The Black Hills Unity Concert For the Earth and All Her People

Today the UN Declaration on the Rights of Indigenous Peoples gives us the modern tools to stand up and declare our rights. We have come back to the table on the basis of what is recognized for Indigenous Peoples’ rights and on the basis of what sacredness is.
— Leonard Little Finger (Lakota Elder)

For the past three years, native and non-native peoples have come together in South Dakota for The Black Hills Unity Concert. We have amplified the cry to return the guardianship of the Black Hills to its original caretakers, the Indigenous Peoples of the Plains. So we gather again for the fourth time in the Black Hills on September 8-10, 2017. This is a free event to the public and your support and participation are warmly invited.

I want to share an Elder’s voice from Spirit with you: Wambli Ghota Grey Eagle spoke to us and said, “If you lose your language or your land, you are no longer who you say you are.” So, for over a decade, Paha Sapa Unity Alliance, in collaboration with the Center for Sacred Studies and the Fountain, have been tirelessly working to keep our land, the Heart of Everything That Is,(the Black Hills) and what we have come to understand is that now the world is watching. For it is from this platform of the Black Hills that a voice for unity amongst all people, as they stand up for the Earth and her sacred sites, is being heard globally.
— Loretta Afraid of Bear (Oglala Sioux elder)

The Black Hills Unity Concert is a powerful networking hub and social engine that also addresses the most pressing issues of our time in addition to the Black Hills issue: language extinction, uranium contamination, water protection, youth suicide, sustainable economic development, self-sufficiency and self-determination, racial division, the protection of Indigenous women and others. We need your support for this free gathering; to contribute, please visit our crowdfunding page.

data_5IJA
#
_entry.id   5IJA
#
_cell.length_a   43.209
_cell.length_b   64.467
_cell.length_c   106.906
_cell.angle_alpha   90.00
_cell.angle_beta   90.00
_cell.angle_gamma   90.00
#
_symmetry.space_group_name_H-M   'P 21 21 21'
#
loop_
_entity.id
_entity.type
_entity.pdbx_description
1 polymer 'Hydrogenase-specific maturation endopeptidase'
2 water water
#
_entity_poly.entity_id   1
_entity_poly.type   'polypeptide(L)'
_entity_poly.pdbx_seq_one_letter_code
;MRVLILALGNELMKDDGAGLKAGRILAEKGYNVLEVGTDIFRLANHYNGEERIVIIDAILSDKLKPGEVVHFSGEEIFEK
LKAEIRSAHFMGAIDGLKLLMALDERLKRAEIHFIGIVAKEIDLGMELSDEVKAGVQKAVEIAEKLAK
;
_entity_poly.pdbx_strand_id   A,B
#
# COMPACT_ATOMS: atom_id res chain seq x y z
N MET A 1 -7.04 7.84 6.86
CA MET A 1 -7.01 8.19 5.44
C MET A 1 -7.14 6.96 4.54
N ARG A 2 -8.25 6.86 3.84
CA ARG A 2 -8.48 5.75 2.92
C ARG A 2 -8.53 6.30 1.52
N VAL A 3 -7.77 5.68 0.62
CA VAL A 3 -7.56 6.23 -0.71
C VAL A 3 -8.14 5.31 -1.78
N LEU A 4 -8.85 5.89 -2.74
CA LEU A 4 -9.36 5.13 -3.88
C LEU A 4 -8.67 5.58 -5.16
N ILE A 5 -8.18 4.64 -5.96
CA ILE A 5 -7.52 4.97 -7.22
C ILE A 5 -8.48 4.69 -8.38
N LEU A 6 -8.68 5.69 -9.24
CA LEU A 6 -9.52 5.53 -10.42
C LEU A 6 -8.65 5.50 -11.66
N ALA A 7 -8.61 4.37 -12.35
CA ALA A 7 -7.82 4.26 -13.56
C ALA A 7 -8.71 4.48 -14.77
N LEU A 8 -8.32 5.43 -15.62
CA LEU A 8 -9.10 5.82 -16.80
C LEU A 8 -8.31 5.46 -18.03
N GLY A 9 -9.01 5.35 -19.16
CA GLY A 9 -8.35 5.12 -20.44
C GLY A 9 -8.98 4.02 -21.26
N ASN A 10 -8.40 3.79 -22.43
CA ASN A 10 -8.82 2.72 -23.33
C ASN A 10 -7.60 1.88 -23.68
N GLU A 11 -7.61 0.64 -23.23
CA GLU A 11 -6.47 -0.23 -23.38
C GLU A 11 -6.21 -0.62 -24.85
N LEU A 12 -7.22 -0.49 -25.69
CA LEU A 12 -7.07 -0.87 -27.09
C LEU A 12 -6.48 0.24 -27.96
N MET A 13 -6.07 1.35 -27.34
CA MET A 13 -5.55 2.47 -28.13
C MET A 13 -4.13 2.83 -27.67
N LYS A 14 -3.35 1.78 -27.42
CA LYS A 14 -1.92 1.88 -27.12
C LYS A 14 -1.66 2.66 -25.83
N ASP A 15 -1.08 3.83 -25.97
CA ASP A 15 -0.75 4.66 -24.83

This is a year of gratitude, celebration and continued community service. It is a year to renew our commitments to the community by embodying a generous prayer for all our relations. We have the following ambitious goals:

  • Articulate the Black Hills Issue to the Global Community Strongly and Clearly
  • Honor Indigenous Leadership and Knowledge
  • Facilitate the Transfer of Traditional Knowledge from Elders to the Next Generation
  • Uplift, Encourage and Be Present for the Youth
  • Mobilize the Local, National and Community to Address Immediate Issues
  • Honor, Amplify and Celebrate the Protectors of Water, Air and Land
  • Generate Global Advocacy for All Sacred Sites and Articulate their Role in Healing Mother Earth

Like the transformational power of the great marches of the Civil Rights and anti-Vietnam war period, the Unity Concert constitutes a major global healing opportunity fueled by music and spiritual activism that will bring together representatives and spiritual leaders from Native American tribes and other global Indigenous cultures, artists, performers, and concerned global citizens.